Position Analysis: Offensive Line

If you are a long-time fan of the Pats, or even an intermediate-time fan, you should be a little nervous about the offensive line. The only offensive line coach many fans have known has taken his silver mane a gone into retirement. I don’t think it can be overstated how much Dante Scarnecchia’s ability to squeeze every ounce of ability out of the sometimes motley crew he was assigned.

Think about it, was there a time when the offensive line was ever a real concern? In 2010, the second best offensive lineman in franchise history (and the toughest by a wide margin- Logan Mankins) held out until early November and the Patriots were 6-1 without him. Was anybody concerned about the line? Certainly at first, but the next guy up was Dan Connelly. That is how the Pats operated under Scarnecchia- hopefully, it’s how they operate under new offensive line coach Dave DeGugliemo.

Mankins is an absolute beast. It appears that on every play he is agitated with every opponent within spitting distance. Mankins appeared hurt at the end of the year, but he still performed at a very high level. It should be assumed that the Pats would get their money’s worth out of the last three years of Mankin’s contract. At that point, he will be 35 years old and probably ready to head back to his ranch in California.

Beyond Mankins the line consists of Nate Solder at Left Tackle, Ryan Wendell at Center, Dan Connolly at Right Guard, and Sebastian Vollmer at Right Tackle. Swiss Army Knife Marcus Cannon is the replacement-in-waiting if anybody is injured. Josh Kline and Chris Barker are the spare, in case of emergency break glass, linemen.

Solder, who is entering year four of what should be a five-year rookie deal, does about a B+ job of protecting TB12’s blind side. It seems as if speed rushers (see Wake, Cameron) give him fits and require the offense to keep a TE close to chip and help.

Connolly and Wendell are products of the Scarnecchia laboratory. Connolly, an undrafted Jacksonville castoff came through the Patriots practice squad to become a valuable starter at both guard and center. Wendell, who has been signed and released by the Pats several times, comes from the Fresno State pipeline. Wendell’s persistence and ability to improve were rewarded when he signed a two-year, $3.25 million contract this offseason.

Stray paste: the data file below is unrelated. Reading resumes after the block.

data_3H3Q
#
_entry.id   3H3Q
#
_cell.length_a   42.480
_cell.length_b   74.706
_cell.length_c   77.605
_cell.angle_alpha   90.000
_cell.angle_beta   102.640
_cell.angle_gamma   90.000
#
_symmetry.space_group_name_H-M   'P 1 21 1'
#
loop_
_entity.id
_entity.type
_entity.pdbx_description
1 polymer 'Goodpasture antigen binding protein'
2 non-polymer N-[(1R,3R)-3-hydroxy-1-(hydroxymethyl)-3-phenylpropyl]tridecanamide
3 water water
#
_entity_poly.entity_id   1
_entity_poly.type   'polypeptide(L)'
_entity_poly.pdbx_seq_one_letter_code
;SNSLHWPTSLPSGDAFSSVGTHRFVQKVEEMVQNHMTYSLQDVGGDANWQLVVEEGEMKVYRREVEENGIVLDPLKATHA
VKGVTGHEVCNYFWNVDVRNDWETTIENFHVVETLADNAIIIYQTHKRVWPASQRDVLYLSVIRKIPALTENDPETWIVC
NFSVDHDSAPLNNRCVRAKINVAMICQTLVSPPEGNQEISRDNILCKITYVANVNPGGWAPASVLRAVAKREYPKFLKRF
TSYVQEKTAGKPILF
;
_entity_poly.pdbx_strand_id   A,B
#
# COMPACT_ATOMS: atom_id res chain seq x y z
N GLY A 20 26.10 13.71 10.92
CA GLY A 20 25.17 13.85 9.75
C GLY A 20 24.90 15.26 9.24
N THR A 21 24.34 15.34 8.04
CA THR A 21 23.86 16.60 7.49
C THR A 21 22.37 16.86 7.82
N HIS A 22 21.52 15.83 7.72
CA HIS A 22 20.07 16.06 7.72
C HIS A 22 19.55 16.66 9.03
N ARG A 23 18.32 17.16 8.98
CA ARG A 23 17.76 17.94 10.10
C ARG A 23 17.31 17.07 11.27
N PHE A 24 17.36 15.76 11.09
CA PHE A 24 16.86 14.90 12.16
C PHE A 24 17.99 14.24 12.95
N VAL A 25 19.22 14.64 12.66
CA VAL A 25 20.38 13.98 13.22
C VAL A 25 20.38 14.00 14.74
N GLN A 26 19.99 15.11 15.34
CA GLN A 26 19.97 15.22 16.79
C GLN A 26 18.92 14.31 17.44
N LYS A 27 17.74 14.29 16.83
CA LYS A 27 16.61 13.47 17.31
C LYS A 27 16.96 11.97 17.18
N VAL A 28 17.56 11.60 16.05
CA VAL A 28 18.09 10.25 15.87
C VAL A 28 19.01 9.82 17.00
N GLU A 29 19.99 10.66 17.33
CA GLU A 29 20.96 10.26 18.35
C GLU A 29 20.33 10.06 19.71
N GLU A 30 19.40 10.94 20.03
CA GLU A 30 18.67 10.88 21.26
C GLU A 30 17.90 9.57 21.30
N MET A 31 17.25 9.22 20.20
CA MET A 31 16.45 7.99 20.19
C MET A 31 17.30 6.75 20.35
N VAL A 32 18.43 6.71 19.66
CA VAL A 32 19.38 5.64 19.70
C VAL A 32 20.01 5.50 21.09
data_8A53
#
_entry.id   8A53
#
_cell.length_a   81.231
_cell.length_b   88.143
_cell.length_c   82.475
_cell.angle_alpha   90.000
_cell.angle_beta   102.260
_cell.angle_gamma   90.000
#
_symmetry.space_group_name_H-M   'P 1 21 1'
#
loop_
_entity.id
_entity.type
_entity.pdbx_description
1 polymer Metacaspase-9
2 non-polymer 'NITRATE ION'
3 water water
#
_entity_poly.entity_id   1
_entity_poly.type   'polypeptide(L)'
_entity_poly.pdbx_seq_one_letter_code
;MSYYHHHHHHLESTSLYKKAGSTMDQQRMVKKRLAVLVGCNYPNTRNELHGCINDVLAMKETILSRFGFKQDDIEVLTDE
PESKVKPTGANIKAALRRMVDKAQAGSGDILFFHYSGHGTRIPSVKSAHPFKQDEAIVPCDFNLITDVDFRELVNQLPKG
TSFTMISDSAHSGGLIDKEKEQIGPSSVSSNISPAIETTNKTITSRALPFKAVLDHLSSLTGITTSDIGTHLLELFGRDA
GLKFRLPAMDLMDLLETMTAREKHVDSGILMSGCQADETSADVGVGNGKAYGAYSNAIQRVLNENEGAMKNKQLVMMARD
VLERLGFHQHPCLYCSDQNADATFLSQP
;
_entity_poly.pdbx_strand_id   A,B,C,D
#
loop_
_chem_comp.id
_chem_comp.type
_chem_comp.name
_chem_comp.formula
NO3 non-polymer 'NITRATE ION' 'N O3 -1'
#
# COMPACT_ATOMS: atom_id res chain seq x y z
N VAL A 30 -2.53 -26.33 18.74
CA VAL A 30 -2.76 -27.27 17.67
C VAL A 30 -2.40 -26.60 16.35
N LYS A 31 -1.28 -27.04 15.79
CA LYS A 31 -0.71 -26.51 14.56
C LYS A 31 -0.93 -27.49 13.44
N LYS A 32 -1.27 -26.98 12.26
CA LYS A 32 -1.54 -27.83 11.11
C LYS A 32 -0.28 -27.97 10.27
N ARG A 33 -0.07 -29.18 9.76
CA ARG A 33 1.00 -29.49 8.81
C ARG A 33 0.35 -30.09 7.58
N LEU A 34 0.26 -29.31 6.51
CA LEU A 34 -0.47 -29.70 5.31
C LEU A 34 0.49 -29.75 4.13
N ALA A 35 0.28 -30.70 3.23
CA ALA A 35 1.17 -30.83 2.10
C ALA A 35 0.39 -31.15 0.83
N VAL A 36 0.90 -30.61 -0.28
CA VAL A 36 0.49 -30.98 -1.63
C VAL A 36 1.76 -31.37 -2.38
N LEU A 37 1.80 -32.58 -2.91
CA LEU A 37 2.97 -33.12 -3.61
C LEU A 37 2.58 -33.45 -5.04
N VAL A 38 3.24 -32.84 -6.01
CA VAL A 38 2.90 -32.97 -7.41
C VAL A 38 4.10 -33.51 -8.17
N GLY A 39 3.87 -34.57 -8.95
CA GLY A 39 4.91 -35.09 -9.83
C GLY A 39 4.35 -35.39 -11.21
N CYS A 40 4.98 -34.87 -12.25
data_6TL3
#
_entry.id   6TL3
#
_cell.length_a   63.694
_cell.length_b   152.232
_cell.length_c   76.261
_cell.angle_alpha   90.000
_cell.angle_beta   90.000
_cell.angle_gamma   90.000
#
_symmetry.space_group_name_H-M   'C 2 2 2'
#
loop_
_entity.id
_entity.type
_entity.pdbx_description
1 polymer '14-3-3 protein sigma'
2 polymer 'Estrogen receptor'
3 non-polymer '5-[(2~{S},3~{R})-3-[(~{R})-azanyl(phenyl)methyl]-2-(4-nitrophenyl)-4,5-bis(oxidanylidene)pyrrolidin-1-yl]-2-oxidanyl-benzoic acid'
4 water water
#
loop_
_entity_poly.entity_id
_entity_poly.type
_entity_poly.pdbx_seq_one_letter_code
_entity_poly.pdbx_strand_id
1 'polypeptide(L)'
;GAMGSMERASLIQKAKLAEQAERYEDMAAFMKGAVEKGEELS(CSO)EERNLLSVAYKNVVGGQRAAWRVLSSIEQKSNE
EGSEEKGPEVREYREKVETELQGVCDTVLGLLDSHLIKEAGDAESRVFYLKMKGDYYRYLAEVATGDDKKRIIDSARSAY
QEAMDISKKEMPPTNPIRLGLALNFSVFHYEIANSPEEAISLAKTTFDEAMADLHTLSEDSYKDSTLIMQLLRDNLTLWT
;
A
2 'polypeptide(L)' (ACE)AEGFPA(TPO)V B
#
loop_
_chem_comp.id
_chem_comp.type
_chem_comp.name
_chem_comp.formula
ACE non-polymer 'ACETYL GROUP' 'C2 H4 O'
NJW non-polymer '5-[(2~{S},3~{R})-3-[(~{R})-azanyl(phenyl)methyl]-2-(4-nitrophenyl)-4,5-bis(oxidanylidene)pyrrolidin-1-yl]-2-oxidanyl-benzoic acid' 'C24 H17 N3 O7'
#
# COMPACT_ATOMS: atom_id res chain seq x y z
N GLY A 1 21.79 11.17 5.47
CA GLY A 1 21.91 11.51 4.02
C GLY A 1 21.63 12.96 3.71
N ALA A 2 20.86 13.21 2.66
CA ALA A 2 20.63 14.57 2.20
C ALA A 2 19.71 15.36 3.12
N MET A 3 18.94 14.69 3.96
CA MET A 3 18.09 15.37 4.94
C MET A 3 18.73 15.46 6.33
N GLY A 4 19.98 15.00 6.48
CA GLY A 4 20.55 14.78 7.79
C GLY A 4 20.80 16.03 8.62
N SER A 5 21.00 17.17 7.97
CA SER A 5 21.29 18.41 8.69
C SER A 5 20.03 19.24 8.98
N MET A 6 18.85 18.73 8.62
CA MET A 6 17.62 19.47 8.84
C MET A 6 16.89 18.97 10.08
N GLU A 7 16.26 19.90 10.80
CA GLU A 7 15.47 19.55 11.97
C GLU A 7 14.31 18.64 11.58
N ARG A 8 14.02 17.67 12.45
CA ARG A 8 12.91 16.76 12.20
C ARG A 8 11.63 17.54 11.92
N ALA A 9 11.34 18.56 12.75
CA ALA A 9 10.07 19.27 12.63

Vollmer suffered a scream out loud, season ending injury when Randy Starks rolled up his leg when Vollmer was blocking of a simple run play. Unfortunately, this was not the first injury Vollmer has suffered. The uncertainty of the leg, along with his past back woes, makes Vollmer a definite question mark to make it through a full season healthy.

This brings us to Marcus Cannon, the Odessa Texas product and cancer survivor, is maybe the most important backup lineman in the NFL. Cannon’s versatility (he can play both guard and tackle with equal aptitude), and with the injury history of Vollmer means almost assuredly, that Cannon will see significant playing time for the Patriots. Cannon is the epitome of a value pick. Because he was diagnosed with cancer at the combine, teams shied away from him, so he fell to the fifth round. The Patriots took the small gamble and it has paid off.

Free Agent Still Left- If Travelle Wharton doesn’t decide to retire, he would be an excellent, Brian Waters-type, acquisition. He would be a steady presence who could fill in. Some times it seems that older guys simply don’t ant to get hit, or hit, any more. If Wharton is in that position, maybe the Pats can limit his snaps and squeeze the last ounces of heart and hustle out of him.

Player they could draft- Michael Schofield, Michigan, Scholefield is one of those guys for whom football comes first. He is an uber-competitor, who is also mammoth. He started at both guard and tackle, another plus. A guy like this could be had late in round four- possibly with the compensatory pick the Patriots have gained (#140).


Kyle Gillis

About Kyle Gillis

Teacher, coach, and sometimes writer.